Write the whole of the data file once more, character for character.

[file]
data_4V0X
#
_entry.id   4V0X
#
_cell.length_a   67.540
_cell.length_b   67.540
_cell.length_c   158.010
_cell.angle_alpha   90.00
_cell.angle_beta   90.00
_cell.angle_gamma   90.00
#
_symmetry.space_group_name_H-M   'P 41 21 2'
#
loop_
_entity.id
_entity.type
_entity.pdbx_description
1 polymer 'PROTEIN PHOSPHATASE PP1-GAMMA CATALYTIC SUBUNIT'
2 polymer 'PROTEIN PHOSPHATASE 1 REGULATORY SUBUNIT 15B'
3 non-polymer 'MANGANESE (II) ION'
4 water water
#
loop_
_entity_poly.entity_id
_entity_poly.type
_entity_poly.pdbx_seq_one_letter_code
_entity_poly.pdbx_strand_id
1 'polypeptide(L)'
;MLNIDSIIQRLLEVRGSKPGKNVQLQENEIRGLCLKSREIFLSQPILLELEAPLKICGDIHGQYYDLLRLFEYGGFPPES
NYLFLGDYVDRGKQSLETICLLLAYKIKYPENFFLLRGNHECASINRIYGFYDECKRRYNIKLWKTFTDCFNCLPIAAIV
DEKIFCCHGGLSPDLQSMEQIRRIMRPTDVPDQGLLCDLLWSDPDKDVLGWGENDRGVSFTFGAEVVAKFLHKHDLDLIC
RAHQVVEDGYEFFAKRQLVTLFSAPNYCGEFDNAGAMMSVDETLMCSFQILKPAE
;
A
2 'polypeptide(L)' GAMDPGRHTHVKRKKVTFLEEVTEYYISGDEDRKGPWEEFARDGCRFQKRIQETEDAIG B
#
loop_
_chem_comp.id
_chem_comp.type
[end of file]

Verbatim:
data_4V0X
#
_entry.id   4V0X
#
_cell.length_a   67.540
_cell.length_b   67.540
_cell.length_c   158.010
_cell.angle_alpha   90.00
_cell.angle_beta   90.00
_cell.angle_gamma   90.00
#
_symmetry.space_group_name_H-M   'P 41 21 2'
#
loop_
_entity.id
_entity.type
_entity.pdbx_description
1 polymer 'PROTEIN PHOSPHATASE PP1-GAMMA CATALYTIC SUBUNIT'
2 polymer 'PROTEIN PHOSPHATASE 1 REGULATORY SUBUNIT 15B'
3 non-polymer 'MANGANESE (II) ION'
4 water water
#
loop_
_entity_poly.entity_id
_entity_poly.type
_entity_poly.pdbx_seq_one_letter_code
_entity_poly.pdbx_strand_id
1 'polypeptide(L)'
;MLNIDSIIQRLLEVRGSKPGKNVQLQENEIRGLCLKSREIFLSQPILLELEAPLKICGDIHGQYYDLLRLFEYGGFPPES
NYLFLGDYVDRGKQSLETICLLLAYKIKYPENFFLLRGNHECASINRIYGFYDECKRRYNIKLWKTFTDCFNCLPIAAIV
DEKIFCCHGGLSPDLQSMEQIRRIMRPTDVPDQGLLCDLLWSDPDKDVLGWGENDRGVSFTFGAEVVAKFLHKHDLDLIC
RAHQVVEDGYEFFAKRQLVTLFSAPNYCGEFDNAGAMMSVDETLMCSFQILKPAE
;
A
2 'polypeptide(L)' GAMDPGRHTHVKRKKVTFLEEVTEYYISGDEDRKGPWEEFARDGCRFQKRIQETEDAIG B
#
loop_
_chem_comp.id
_chem_comp.type